The president of Lazio football club has promised a new anti-Semitism campaign after fans plastered Rome’s stadium with stickers of Anne Frank wearing city rivals Roma’s team shirt.
Claudio Lotito visited the capital’s main synagogue to disassociate the club from the hardcore fans who plastered the stickers around the Stadio Olimpico during Sunday’s Serie A game against Cagliari.
Mr Lotito said the club would intensify efforts to combat racism and anti-Semitism and announced Lazio would organise an annual trip to Auschwitz concentration camp with 200 young fans to “educate them not to forget”.
The images of Anne Frank, the young diarist who died in the Holocaust, was the latest in a long line of racist and anti-Semitic incidents involving Lazio supporters, including a banner in the city derby nearly 20 years ago aimed at Roma supporters that read “Auschwitz Is Your Homeland; The Ovens Are Your Homes”.
The head of the European Parliament also strongly denounced the fans who used Anne Frank’s image, saying anti-Semitism has no place in Europe.
Antonio Tajani, himself Italian, told the European Parliament in Strasbourg that “using the image of Anne Frank as an insult against others is a very grave matter”.
He said the EU must remain a place of religious tolerance where Europe’s Jewish communities feel welcome, and anti-Semitism must be confined to the past.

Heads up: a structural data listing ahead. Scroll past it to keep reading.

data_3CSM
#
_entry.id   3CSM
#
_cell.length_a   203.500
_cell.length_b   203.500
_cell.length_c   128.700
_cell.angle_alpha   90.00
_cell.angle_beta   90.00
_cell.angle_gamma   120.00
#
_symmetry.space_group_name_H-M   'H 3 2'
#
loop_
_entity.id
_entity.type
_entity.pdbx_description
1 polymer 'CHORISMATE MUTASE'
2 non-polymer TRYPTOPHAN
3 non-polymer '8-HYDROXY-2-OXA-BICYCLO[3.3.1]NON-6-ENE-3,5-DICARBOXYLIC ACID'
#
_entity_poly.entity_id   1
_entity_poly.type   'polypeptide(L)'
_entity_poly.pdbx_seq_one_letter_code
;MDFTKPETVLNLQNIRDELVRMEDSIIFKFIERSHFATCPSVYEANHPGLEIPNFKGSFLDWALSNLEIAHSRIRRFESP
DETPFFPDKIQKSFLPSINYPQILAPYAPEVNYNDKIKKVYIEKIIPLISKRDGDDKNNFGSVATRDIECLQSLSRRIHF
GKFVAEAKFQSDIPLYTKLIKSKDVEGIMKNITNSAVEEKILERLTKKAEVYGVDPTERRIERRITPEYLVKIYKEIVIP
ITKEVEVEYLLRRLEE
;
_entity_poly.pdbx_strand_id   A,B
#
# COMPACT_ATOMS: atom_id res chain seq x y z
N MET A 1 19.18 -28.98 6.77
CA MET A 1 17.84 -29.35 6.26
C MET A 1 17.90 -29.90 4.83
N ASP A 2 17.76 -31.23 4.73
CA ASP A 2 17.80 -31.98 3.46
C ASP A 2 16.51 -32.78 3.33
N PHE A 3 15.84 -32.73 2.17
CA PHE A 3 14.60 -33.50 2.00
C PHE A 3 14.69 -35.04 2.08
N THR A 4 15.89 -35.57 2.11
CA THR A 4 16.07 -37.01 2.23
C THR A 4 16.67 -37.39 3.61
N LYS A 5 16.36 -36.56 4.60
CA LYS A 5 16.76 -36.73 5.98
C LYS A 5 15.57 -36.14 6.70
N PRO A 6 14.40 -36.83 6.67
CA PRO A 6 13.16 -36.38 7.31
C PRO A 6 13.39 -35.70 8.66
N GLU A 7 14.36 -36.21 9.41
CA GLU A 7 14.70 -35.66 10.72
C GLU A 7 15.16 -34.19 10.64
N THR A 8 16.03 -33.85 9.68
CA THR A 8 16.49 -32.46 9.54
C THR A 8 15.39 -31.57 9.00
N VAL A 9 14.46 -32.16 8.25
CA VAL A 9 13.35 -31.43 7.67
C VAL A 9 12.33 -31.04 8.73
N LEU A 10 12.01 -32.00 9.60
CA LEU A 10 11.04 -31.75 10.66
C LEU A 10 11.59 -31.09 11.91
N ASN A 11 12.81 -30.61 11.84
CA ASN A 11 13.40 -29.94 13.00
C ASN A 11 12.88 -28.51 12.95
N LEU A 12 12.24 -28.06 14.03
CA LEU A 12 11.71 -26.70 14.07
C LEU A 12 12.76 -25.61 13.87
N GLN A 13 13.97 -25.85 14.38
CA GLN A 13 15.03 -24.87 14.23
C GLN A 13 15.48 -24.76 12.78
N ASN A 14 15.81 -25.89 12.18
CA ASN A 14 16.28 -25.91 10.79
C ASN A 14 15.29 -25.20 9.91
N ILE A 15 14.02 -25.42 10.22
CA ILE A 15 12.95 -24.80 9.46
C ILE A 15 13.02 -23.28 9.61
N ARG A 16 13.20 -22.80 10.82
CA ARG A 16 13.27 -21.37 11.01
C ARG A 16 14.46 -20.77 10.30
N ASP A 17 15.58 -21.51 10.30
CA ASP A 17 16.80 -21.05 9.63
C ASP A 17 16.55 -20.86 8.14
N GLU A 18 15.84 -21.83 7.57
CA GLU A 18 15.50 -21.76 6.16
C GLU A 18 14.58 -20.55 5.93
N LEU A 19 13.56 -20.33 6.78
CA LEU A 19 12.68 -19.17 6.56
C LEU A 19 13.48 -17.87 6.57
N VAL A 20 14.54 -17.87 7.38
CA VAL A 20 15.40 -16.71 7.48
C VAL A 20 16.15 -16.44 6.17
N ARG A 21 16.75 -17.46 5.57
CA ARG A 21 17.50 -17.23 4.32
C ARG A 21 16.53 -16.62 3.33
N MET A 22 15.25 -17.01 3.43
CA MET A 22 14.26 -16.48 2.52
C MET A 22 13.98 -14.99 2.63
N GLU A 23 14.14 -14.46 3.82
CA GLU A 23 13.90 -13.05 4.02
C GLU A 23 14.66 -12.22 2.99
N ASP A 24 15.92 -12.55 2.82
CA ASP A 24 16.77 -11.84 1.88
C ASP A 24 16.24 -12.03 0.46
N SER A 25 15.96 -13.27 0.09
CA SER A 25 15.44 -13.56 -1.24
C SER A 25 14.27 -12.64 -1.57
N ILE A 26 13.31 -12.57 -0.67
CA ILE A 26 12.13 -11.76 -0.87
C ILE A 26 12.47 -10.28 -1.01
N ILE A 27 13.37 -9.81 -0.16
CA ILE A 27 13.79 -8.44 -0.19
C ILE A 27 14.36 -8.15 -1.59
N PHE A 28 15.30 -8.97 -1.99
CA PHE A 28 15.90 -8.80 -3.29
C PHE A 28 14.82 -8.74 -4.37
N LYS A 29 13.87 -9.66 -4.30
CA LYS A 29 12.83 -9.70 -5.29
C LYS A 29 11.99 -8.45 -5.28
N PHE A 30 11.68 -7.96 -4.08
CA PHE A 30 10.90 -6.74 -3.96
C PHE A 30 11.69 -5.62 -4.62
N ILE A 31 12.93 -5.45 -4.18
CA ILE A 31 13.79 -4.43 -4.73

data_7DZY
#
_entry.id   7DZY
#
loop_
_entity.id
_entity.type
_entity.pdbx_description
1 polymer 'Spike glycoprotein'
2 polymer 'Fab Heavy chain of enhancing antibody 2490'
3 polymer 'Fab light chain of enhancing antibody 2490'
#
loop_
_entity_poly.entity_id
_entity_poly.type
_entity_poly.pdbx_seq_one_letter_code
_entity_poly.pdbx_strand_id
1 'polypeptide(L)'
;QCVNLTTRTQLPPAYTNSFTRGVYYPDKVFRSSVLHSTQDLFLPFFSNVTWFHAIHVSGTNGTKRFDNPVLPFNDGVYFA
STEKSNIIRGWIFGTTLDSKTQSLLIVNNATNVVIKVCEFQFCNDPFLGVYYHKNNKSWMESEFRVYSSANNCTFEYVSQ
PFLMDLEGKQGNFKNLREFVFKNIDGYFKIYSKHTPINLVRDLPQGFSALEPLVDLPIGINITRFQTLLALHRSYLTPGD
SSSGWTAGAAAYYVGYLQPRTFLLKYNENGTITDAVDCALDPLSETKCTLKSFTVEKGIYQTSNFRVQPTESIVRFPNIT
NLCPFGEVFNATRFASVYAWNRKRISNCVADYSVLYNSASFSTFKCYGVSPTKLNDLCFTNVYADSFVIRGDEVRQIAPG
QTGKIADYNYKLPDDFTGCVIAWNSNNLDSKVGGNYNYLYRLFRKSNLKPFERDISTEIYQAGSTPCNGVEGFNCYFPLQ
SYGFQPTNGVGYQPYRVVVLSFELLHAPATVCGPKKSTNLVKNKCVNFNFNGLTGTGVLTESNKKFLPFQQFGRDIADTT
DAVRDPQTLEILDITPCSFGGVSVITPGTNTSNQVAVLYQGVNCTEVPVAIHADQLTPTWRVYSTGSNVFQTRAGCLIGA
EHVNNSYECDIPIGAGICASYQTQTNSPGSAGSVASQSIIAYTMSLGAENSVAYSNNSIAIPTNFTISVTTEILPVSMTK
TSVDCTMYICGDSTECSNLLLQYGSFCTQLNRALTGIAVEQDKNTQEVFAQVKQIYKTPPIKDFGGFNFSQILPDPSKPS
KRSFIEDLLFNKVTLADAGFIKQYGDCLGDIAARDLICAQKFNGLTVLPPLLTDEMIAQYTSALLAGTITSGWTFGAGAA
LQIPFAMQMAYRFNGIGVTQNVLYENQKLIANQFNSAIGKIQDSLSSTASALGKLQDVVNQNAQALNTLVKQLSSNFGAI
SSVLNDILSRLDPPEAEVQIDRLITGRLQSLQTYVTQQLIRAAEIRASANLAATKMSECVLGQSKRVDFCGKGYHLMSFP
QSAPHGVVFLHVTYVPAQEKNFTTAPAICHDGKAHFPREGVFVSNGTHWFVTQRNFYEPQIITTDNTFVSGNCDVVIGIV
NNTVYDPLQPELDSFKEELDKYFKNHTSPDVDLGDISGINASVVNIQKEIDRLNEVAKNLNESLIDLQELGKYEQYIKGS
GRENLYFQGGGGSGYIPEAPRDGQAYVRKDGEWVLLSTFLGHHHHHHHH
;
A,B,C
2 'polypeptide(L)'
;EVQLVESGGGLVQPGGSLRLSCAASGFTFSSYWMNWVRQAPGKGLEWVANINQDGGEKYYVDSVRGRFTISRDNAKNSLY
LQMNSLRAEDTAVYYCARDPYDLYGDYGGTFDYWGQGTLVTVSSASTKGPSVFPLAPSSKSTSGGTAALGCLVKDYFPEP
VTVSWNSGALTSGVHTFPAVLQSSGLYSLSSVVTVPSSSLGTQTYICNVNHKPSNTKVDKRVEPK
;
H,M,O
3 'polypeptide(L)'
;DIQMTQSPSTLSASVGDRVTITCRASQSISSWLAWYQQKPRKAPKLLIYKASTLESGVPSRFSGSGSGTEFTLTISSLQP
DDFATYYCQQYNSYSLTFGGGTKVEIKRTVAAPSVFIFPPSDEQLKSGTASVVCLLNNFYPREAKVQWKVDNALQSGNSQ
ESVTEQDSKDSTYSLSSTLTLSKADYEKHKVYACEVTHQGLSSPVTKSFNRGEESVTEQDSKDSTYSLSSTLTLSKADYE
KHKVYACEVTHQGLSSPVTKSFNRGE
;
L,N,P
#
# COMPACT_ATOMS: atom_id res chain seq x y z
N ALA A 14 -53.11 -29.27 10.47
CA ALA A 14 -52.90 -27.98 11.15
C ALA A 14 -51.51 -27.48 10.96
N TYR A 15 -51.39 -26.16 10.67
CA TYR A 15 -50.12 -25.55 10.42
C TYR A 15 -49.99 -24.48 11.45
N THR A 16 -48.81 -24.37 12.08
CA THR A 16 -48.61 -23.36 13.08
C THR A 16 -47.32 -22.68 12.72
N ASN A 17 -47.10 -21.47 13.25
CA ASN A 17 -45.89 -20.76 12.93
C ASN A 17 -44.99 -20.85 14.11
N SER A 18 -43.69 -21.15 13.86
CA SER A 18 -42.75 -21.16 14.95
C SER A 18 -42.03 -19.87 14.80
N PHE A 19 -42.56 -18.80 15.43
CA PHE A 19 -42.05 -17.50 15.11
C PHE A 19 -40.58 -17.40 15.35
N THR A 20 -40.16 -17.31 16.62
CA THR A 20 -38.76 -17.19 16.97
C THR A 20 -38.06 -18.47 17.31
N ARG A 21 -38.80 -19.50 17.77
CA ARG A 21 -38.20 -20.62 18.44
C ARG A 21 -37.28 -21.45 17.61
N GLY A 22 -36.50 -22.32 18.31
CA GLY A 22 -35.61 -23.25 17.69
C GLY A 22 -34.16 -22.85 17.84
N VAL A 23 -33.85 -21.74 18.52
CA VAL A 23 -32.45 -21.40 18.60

“The Jewish communities are part of our European Union. I am proud to have fellow citizens belonging to the Jewish faith, and I think that anti-Semitism must remain only a horrible experience of our past, a horrible experience of the century that has ended,” he said.
Former Italian premier Matteo Renzi said: “The anti-Semitic squalor that prompted some Lazio fans to make fun of even Anne Frank’s memory is a shameful gesture.
“Obviously we’re talking about a small minority but not shedding light on this news would be a mistake. Because when things like this happen it’s important that children know and learn how to deal with a complete lack of dignity.”
The northern end of the stadium where Lazio’s “ultra” fans usually sit was closed on Sunday for the match with Cagliari, due to racist chanting during a match against Sassuolo earlier this month.
As a result, Lazio decided to open the southern end and let the ultras in where Roma’s hardcore fans sit for their home matches in the stadium the sides share.
With a long stadium ban likely and police launching a criminal inquiry, Lazio’s ultra group, the “Irriducibili” (diehards), expressed surprise at the widespread outrage.
“There are other cases that we feel should lead the newscasts and fill newspaper pages,” the group said in a statement on Facebook.